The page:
The precise nature and interconnection of the systems and controls employed herein is of little relevance to this submission inasmuch as they are of fairly well-known and conventional character to begin with and, in addition, are certainly susceptible of wide variation without decreasing the efficiency of the present apparatus. Detailed reference to said systems and controls will accordingly be omitted herefrom for the sake of brevity and clarity and in favor of more particular reference to those aspects of the present invention which are especially novel and innovative.
In the preferred embodiment of the invention as shown in FIGS. 1 and 3, packer P with ram R telescoped therein is normally parked in its forward position at the bottom of hopper H in close proximity to tunnel inlet 2. Motor M-1, by which the packer P is reciprocated as above noted, is attached by one of its ends to said packer P as at 6 (FIG. 2) and is attached by its opposite end as at 8 to cabinet C housing the apparatus. Forward and return hydraulic flow lines 10 and 12, respectively, are connected between said motor M-1 and valve 110 shown in FIG. 13 which forms part of the hydraulic system aforesaid.
Preferably, packer P is reciprocated along guide rails 14 in hopper H and its leading end 4 is rendered scoop-shaped by lateral horns 16--16 as viewed in FIGS. 2 and 3 for collecting waste from the hopper and channelling it into said tunnel T.
Ram R is telescoped in and retractably extendible from packer P by a motor M-2 which may also be of the piston-cylinder type, attached by one of its ends to said ram R as at 18 and by its opposite end to said packer P as at 20. Forward and return hydraulic flow lines 22 and 24, respectively, are connected between said motor M-2 and a spring loaded flow reversing valve 120 as shown in FIG. 13.
Dealing now with the operation of the present waste compacting apparatus, it will be recalled that the parking or at-rest position of the packer P is at the bottom of hopper H in close proximity to inlet 2 of tunnel T. Exemplary advantages of parking the packer P in this position are that it blocks odors originating in tunnel T from backing up through hopper H while also maintaining compression of waste in tunnel T. Thus, waste deposited in hopper H piles up, initially, on packer P as in FIG. 1 which actually fills the bottom of the hopper H; the operation of the apparatus being then initiated by photo-electric cell PeC when it senses waste W in the hopper H; said photo-electric cell PeC being incorporated in the controls of the present apparatus.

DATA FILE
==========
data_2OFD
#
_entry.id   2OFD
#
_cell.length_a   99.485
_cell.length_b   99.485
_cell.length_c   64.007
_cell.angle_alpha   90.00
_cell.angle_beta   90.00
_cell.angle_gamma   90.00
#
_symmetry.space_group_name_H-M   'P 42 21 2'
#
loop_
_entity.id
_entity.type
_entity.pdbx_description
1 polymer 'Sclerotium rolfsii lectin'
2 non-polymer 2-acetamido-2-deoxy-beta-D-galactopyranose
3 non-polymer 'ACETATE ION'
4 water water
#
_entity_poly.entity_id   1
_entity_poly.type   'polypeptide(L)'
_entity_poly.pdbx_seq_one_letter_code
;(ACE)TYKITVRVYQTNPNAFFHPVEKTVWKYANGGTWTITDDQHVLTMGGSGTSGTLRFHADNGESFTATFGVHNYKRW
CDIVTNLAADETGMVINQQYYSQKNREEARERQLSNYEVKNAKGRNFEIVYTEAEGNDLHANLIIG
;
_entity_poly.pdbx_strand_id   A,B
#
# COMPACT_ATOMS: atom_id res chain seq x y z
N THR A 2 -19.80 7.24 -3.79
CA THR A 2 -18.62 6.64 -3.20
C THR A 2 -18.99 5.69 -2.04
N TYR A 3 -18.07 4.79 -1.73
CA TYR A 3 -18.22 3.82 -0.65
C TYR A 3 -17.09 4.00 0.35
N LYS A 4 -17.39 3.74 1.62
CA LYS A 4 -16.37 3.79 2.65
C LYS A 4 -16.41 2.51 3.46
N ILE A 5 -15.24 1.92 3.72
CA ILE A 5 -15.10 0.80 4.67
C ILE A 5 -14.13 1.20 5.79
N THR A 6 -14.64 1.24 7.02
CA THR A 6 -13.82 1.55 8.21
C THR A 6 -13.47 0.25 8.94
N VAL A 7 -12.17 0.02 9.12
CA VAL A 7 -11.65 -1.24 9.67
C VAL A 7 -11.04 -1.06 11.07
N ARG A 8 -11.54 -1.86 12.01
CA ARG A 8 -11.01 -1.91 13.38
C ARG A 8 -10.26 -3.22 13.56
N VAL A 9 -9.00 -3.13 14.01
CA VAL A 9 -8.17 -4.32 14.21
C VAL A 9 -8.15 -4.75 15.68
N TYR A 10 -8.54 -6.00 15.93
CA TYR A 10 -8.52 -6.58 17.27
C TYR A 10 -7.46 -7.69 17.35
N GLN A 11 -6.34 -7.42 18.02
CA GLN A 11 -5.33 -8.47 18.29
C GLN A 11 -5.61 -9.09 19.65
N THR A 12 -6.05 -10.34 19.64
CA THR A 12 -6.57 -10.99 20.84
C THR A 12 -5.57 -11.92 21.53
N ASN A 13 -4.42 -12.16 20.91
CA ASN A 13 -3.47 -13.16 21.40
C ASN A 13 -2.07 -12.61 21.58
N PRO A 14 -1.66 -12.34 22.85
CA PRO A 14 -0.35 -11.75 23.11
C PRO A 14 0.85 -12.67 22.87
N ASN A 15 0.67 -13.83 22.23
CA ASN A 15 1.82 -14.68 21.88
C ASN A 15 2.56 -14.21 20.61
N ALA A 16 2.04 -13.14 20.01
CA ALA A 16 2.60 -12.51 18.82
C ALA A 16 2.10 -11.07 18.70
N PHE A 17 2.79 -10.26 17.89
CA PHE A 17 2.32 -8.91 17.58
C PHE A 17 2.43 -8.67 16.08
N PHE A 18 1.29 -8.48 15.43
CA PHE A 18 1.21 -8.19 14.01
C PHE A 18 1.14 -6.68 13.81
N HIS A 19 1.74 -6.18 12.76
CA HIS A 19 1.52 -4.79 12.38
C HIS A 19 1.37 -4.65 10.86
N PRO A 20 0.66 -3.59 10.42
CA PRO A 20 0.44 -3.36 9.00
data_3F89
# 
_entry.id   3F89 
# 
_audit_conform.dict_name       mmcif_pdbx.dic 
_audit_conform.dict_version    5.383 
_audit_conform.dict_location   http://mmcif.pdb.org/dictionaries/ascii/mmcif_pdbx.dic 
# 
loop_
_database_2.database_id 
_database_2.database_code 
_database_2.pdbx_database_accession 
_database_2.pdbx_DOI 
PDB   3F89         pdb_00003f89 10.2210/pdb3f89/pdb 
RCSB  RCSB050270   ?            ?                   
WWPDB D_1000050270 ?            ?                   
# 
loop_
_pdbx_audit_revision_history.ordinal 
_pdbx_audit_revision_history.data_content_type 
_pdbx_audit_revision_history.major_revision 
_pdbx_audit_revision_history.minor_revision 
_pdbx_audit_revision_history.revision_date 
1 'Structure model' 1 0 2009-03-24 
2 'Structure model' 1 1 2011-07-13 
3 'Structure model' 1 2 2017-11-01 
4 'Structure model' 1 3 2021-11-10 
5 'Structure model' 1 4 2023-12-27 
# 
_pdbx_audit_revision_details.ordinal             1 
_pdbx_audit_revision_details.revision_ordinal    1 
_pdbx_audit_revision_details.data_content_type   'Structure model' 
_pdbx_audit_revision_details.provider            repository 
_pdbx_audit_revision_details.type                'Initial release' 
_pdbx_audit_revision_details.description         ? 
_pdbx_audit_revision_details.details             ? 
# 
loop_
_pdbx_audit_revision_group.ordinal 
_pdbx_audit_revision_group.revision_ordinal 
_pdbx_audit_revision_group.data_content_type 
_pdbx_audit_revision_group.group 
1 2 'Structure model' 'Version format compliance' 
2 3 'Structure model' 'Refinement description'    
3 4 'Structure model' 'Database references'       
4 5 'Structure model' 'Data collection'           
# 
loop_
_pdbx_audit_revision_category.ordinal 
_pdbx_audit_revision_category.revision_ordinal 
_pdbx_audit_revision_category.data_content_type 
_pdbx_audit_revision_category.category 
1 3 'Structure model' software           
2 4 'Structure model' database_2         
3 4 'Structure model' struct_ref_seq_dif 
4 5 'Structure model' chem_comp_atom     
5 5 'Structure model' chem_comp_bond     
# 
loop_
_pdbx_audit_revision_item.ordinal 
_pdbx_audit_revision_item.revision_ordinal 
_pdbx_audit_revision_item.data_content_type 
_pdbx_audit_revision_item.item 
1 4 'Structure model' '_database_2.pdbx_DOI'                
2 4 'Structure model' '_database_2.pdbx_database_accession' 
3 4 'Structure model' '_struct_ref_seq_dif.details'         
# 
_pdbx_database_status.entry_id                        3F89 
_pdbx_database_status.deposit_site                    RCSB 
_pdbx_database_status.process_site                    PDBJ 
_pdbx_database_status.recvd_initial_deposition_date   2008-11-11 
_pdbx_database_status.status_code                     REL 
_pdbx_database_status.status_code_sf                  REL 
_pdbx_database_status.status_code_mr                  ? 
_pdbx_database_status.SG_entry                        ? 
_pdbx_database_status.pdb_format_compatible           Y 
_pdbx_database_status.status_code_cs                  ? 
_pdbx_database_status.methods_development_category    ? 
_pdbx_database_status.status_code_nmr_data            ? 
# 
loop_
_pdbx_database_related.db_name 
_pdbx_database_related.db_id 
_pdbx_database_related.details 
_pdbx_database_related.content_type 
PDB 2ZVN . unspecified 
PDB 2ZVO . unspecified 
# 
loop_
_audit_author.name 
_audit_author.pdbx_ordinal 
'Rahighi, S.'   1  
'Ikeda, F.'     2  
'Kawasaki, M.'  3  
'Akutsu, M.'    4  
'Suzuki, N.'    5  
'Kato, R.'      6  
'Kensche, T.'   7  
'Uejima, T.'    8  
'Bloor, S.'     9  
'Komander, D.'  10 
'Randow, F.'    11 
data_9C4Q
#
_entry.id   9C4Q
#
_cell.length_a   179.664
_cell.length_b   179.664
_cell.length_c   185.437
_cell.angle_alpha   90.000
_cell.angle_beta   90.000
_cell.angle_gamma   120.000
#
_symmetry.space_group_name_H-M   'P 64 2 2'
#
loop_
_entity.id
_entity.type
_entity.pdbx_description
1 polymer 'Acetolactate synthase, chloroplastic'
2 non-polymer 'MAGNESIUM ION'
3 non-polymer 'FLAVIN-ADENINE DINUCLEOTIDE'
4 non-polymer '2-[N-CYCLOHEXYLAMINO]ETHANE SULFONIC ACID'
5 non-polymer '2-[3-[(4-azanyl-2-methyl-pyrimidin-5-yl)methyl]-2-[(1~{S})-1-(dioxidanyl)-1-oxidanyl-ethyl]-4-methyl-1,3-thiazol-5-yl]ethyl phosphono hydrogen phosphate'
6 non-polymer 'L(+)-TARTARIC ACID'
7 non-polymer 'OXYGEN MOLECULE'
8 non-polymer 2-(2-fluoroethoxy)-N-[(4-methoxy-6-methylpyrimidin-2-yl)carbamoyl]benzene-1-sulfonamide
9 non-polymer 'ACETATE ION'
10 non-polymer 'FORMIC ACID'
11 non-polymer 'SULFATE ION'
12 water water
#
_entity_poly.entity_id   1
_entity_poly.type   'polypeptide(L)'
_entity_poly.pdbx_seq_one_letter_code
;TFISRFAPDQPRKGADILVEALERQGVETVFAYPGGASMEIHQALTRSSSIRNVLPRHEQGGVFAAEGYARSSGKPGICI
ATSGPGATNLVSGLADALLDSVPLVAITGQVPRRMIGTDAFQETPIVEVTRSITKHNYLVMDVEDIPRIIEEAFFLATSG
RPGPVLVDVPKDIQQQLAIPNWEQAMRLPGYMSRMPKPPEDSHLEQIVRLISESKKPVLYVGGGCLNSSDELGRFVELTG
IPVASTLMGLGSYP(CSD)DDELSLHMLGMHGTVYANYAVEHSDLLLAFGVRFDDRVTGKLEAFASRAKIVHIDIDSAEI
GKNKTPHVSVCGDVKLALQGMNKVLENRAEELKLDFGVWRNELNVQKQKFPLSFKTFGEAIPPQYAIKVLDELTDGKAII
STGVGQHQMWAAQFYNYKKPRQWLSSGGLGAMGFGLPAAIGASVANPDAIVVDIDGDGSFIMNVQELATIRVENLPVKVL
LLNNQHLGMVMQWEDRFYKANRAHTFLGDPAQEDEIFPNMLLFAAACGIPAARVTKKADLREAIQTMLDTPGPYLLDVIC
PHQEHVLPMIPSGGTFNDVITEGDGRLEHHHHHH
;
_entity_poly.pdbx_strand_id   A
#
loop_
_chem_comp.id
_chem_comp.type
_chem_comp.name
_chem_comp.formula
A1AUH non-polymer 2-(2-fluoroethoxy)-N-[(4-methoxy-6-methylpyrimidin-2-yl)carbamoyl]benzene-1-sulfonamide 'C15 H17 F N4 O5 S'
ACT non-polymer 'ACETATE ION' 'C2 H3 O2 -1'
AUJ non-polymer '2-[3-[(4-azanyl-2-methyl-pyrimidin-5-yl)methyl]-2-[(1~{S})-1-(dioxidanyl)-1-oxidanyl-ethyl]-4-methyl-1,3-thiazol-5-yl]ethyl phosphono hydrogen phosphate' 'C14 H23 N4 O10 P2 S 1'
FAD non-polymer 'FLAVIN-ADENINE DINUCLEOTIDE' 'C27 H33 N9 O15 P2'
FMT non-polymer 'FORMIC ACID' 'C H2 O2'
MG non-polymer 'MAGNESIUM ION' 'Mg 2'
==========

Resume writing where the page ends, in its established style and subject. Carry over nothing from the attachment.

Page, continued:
Once it is switched into operation by photo-electric cell PeC, packer P is then moved by motor M-1 through a return stroke to the lead-off position as shown in FIG. 2 diametrically across hopper H from tunnel T; waste W previously accumulated in hopper H being thereupon allowed to drop to the bottom thereof in front of the leading end 4 of the packer P. Said motor M-1 is then activated by appropriate electrical and hydraulic control devices of the respective systems to initiate the forward stroke of the packer P as shown by the arrow and dotted lines in FIG. 5 in which the waste material in front of it is scooped up and advanced toward and into compaction tunnel T.
It will be appreciated that when this material is forced into said tunnel T, it is retained therein by the compressive force which the tunnel T exerts thereon so that it will not spill back into hopper H as and when packer P is withdrawn from tunnel inlet 2.
At all events, the arrival of packer P at tunnel inlet 2 marks the end of a cycle of operations and appropriate switches are then activated to procure deenergization of motor M-1; the packer P being thus left in this advanced position at tunnel inlet 2 which is also its at-rest or parking position previously described; said packer P remaining in its at-rest position unless and until reactivated by photo-electric cell PeC when it senses waste in the hopper H.
In summary, therefore, upon sensing waste in hopper H, photo-electric cell PeC triggers a cycle of operations of the present apparatus in which packer P is first returned from its at-rest position to its lead-off position and from which it is thereafter stroked forwardly towards the at-rest position at which it halts unless and until triggered again as aforesaid by photo-electric cell PeC for example; waste W in hopper H being swept up by the packer P in each said forward stroke and advanced into tunnel T where it is compressed and compacted as aforesaid; the compacted waste W in tunnel T being displaced and ejected by new material as and when it is introduced into tunnel T by packer P in a manner which will be understood.